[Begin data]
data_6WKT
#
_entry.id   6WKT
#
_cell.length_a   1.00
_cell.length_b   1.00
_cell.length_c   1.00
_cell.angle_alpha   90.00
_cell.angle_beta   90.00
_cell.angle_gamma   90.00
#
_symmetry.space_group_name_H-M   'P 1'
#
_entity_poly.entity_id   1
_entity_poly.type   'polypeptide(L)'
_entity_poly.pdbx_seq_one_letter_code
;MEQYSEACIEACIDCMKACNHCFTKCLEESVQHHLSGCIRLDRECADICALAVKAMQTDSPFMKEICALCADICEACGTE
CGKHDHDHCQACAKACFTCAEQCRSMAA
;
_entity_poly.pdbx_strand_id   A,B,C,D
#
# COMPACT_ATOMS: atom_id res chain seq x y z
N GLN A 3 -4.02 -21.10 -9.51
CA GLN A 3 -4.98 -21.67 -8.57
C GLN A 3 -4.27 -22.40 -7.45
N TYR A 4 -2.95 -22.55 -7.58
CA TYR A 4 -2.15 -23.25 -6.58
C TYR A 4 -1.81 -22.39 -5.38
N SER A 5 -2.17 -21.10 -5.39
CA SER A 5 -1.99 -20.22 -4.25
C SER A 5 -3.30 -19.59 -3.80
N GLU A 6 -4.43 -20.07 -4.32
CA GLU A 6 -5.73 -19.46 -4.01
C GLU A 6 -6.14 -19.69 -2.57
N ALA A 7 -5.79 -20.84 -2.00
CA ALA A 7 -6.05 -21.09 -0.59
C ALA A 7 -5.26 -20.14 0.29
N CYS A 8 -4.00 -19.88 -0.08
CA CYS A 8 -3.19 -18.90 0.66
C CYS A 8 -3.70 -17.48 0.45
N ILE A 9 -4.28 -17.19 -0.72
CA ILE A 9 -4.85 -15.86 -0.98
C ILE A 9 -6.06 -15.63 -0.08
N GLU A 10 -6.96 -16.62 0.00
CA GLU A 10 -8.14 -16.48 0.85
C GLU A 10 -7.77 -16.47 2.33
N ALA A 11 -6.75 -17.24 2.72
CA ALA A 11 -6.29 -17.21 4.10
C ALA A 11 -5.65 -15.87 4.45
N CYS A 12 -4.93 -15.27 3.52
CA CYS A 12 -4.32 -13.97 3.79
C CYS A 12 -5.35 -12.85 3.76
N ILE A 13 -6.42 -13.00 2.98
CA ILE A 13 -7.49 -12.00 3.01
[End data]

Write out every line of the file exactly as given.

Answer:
data_6WKT
#
_entry.id   6WKT
#
_cell.length_a   1.00
_cell.length_b   1.00
_cell.length_c   1.00
_cell.angle_alpha   90.00
_cell.angle_beta   90.00
_cell.angle_gamma   90.00
#
_symmetry.space_group_name_H-M   'P 1'
#
_entity_poly.entity_id   1
_entity_poly.type   'polypeptide(L)'
_entity_poly.pdbx_seq_one_letter_code
;MEQYSEACIEACIDCMKACNHCFTKCLEESVQHHLSGCIRLDRECADICALAVKAMQTDSPFMKEICALCADICEACGTE
CGKHDHDHCQACAKACFTCAEQCRSMAA
;
_entity_poly.pdbx_strand_id   A,B,C,D
#
# COMPACT_ATOMS: atom_id res chain seq x y z
N GLN A 3 -4.02 -21.10 -9.51
CA GLN A 3 -4.98 -21.67 -8.57
C GLN A 3 -4.27 -22.40 -7.45
N TYR A 4 -2.95 -22.55 -7.58
CA TYR A 4 -2.15 -23.25 -6.58
C TYR A 4 -1.81 -22.39 -5.38
N SER A 5 -2.17 -21.10 -5.39
CA SER A 5 -1.99 -20.22 -4.25
C SER A 5 -3.30 -19.59 -3.80
N GLU A 6 -4.43 -20.07 -4.32
CA GLU A 6 -5.73 -19.46 -4.01
C GLU A 6 -6.14 -19.69 -2.57
N ALA A 7 -5.79 -20.84 -2.00
CA ALA A 7 -6.05 -21.09 -0.59
C ALA A 7 -5.26 -20.14 0.29
N CYS A 8 -4.00 -19.88 -0.08
CA CYS A 8 -3.19 -18.90 0.66
C CYS A 8 -3.70 -17.48 0.45
N ILE A 9 -4.28 -17.19 -0.72
CA ILE A 9 -4.85 -15.86 -0.98
C ILE A 9 -6.06 -15.63 -0.08
N GLU A 10 -6.96 -16.62 0.00
CA GLU A 10 -8.14 -16.48 0.85
C GLU A 10 -7.77 -16.47 2.33
N ALA A 11 -6.75 -17.24 2.72
CA ALA A 11 -6.29 -17.21 4.10
C ALA A 11 -5.65 -15.87 4.45
N CYS A 12 -4.93 -15.27 3.52
CA CYS A 12 -4.32 -13.97 3.79
C CYS A 12 -5.35 -12.85 3.76
N ILE A 13 -6.42 -13.00 2.98
CA ILE A 13 -7.49 -12.00 3.01